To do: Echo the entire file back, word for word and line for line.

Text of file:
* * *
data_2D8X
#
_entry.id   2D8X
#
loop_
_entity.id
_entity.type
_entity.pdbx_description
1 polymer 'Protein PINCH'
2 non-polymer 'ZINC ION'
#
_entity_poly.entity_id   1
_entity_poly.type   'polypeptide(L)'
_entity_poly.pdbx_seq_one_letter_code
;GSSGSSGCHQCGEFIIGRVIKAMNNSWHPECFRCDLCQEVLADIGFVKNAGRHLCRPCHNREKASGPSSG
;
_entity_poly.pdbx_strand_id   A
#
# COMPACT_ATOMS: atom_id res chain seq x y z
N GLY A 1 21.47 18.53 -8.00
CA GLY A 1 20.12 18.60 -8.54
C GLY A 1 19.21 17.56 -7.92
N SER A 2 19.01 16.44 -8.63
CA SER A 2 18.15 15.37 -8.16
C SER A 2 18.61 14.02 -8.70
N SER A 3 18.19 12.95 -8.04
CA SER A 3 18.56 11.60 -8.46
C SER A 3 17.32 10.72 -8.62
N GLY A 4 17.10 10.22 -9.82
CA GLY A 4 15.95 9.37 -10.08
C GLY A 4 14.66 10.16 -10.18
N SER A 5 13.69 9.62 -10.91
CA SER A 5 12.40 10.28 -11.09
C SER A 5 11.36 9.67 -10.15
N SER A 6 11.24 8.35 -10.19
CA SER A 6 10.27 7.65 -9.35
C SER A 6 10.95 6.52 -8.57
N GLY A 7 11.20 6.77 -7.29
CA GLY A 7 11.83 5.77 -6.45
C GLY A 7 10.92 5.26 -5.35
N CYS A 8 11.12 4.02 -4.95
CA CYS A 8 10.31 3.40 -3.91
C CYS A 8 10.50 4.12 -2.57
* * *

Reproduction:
data_2D8X
#
_entry.id   2D8X
#
loop_
_entity.id
_entity.type
_entity.pdbx_description
1 polymer 'Protein PINCH'
2 non-polymer 'ZINC ION'
#
_entity_poly.entity_id   1
_entity_poly.type   'polypeptide(L)'
_entity_poly.pdbx_seq_one_letter_code
;GSSGSSGCHQCGEFIIGRVIKAMNNSWHPECFRCDLCQEVLADIGFVKNAGRHLCRPCHNREKASGPSSG
;
_entity_poly.pdbx_strand_id   A
#
# COMPACT_ATOMS: atom_id res chain seq x y z
N GLY A 1 21.47 18.53 -8.00
CA GLY A 1 20.12 18.60 -8.54
C GLY A 1 19.21 17.56 -7.92
N SER A 2 19.01 16.44 -8.63
CA SER A 2 18.15 15.37 -8.16
C SER A 2 18.61 14.02 -8.70
N SER A 3 18.19 12.95 -8.04
CA SER A 3 18.56 11.60 -8.46
C SER A 3 17.32 10.72 -8.62
N GLY A 4 17.10 10.22 -9.82
CA GLY A 4 15.95 9.37 -10.08
C GLY A 4 14.66 10.16 -10.18
N SER A 5 13.69 9.62 -10.91
CA SER A 5 12.40 10.28 -11.09
C SER A 5 11.36 9.67 -10.15
N SER A 6 11.24 8.35 -10.19
CA SER A 6 10.27 7.65 -9.35
C SER A 6 10.95 6.52 -8.57
N GLY A 7 11.20 6.77 -7.29
CA GLY A 7 11.83 5.77 -6.45
C GLY A 7 10.92 5.26 -5.35
N CYS A 8 11.12 4.02 -4.95
CA CYS A 8 10.31 3.40 -3.91
C CYS A 8 10.50 4.12 -2.57